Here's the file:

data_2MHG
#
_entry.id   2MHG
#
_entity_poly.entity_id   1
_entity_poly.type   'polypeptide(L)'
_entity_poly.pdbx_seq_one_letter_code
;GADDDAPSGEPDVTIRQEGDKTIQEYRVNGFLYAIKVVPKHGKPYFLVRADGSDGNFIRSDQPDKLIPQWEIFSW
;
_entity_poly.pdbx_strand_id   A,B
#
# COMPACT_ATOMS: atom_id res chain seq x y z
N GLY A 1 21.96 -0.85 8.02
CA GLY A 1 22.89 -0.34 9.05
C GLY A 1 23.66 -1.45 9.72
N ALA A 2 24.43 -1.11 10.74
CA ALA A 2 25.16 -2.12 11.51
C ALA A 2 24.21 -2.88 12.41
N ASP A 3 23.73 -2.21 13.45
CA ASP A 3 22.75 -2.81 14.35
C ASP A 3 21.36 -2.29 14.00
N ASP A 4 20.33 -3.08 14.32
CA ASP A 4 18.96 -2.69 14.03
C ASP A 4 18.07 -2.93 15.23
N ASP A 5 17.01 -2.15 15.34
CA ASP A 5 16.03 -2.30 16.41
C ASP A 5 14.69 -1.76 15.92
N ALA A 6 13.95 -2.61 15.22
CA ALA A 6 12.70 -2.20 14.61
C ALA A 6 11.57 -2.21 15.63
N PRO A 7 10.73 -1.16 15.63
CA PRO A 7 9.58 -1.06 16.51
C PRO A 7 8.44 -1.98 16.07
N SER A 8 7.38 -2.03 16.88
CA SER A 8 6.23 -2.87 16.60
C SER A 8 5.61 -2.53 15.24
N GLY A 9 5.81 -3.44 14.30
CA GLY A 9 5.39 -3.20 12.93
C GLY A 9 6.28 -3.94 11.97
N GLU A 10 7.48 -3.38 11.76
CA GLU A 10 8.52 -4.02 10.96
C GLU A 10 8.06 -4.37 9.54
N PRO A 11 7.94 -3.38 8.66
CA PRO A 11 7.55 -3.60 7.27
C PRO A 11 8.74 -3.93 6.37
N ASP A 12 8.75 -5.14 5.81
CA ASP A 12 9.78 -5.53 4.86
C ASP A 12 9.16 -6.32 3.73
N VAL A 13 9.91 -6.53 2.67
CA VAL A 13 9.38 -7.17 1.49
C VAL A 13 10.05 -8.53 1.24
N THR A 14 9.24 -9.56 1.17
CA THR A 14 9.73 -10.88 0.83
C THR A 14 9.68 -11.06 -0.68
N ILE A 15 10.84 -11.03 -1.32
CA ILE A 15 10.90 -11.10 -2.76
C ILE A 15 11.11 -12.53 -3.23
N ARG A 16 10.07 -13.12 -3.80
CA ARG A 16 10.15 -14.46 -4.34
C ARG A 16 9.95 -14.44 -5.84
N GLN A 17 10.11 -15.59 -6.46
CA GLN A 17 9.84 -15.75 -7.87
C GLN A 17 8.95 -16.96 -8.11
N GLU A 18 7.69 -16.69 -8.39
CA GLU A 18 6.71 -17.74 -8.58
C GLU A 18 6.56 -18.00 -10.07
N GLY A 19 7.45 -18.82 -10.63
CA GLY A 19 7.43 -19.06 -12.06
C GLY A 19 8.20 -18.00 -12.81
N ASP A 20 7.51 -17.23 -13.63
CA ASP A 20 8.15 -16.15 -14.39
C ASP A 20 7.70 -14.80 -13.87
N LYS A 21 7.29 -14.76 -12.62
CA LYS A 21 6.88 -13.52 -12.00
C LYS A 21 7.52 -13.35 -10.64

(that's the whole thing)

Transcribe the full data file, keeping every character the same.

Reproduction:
data_2MHG
#
_entry.id   2MHG
#
_entity_poly.entity_id   1
_entity_poly.type   'polypeptide(L)'
_entity_poly.pdbx_seq_one_letter_code
;GADDDAPSGEPDVTIRQEGDKTIQEYRVNGFLYAIKVVPKHGKPYFLVRADGSDGNFIRSDQPDKLIPQWEIFSW
;
_entity_poly.pdbx_strand_id   A,B
#
# COMPACT_ATOMS: atom_id res chain seq x y z
N GLY A 1 21.96 -0.85 8.02
CA GLY A 1 22.89 -0.34 9.05
C GLY A 1 23.66 -1.45 9.72
N ALA A 2 24.43 -1.11 10.74
CA ALA A 2 25.16 -2.12 11.51
C ALA A 2 24.21 -2.88 12.41
N ASP A 3 23.73 -2.21 13.45
CA ASP A 3 22.75 -2.81 14.35
C ASP A 3 21.36 -2.29 14.00
N ASP A 4 20.33 -3.08 14.32
CA ASP A 4 18.96 -2.69 14.03
C ASP A 4 18.07 -2.93 15.23
N ASP A 5 17.01 -2.15 15.34
CA ASP A 5 16.03 -2.30 16.41
C ASP A 5 14.69 -1.76 15.92
N ALA A 6 13.95 -2.61 15.22
CA ALA A 6 12.70 -2.20 14.61
C ALA A 6 11.57 -2.21 15.63
N PRO A 7 10.73 -1.16 15.63
CA PRO A 7 9.58 -1.06 16.51
C PRO A 7 8.44 -1.98 16.07
N SER A 8 7.38 -2.03 16.88
CA SER A 8 6.23 -2.87 16.60
C SER A 8 5.61 -2.53 15.24
N GLY A 9 5.81 -3.44 14.30
CA GLY A 9 5.39 -3.20 12.93
C GLY A 9 6.28 -3.94 11.97
N GLU A 10 7.48 -3.38 11.76
CA GLU A 10 8.52 -4.02 10.96
C GLU A 10 8.06 -4.37 9.54
N PRO A 11 7.94 -3.38 8.66
CA PRO A 11 7.55 -3.60 7.27
C PRO A 11 8.74 -3.93 6.37
N ASP A 12 8.75 -5.14 5.81
CA ASP A 12 9.78 -5.53 4.86
C ASP A 12 9.16 -6.32 3.73
N VAL A 13 9.91 -6.53 2.67
CA VAL A 13 9.38 -7.17 1.49
C VAL A 13 10.05 -8.53 1.24
N THR A 14 9.24 -9.56 1.17
CA THR A 14 9.73 -10.88 0.83
C THR A 14 9.68 -11.06 -0.68
N ILE A 15 10.84 -11.03 -1.32
CA ILE A 15 10.90 -11.10 -2.76
C ILE A 15 11.11 -12.53 -3.23
N ARG A 16 10.07 -13.12 -3.80
CA ARG A 16 10.15 -14.46 -4.34
C ARG A 16 9.95 -14.44 -5.84
N GLN A 17 10.11 -15.59 -6.46
CA GLN A 17 9.84 -15.75 -7.87
C GLN A 17 8.95 -16.96 -8.11
N GLU A 18 7.69 -16.69 -8.39
CA GLU A 18 6.71 -17.74 -8.58
C GLU A 18 6.56 -18.00 -10.07
N GLY A 19 7.45 -18.82 -10.63
CA GLY A 19 7.43 -19.06 -12.06
C GLY A 19 8.20 -18.00 -12.81
N ASP A 20 7.51 -17.23 -13.63
CA ASP A 20 8.15 -16.15 -14.39
C ASP A 20 7.70 -14.80 -13.87
N LYS A 21 7.29 -14.76 -12.62
CA LYS A 21 6.88 -13.52 -12.00
C LYS A 21 7.52 -13.35 -10.64